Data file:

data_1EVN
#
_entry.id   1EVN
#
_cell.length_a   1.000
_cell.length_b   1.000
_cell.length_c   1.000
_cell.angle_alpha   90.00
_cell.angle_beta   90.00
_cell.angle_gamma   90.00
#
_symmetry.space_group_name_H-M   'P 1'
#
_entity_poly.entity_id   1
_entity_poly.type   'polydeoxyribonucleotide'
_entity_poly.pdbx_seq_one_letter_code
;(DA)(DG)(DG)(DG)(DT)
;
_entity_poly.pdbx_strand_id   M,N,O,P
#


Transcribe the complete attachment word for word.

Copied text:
data_1EVN
#
_entry.id   1EVN
#
_cell.length_a   1.000
_cell.length_b   1.000
_cell.length_c   1.000
_cell.angle_alpha   90.00
_cell.angle_beta   90.00
_cell.angle_gamma   90.00
#
_symmetry.space_group_name_H-M   'P 1'
#
_entity_poly.entity_id   1
_entity_poly.type   'polydeoxyribonucleotide'
_entity_poly.pdbx_seq_one_letter_code
;(DA)(DG)(DG)(DG)(DT)
;
_entity_poly.pdbx_strand_id   M,N,O,P
#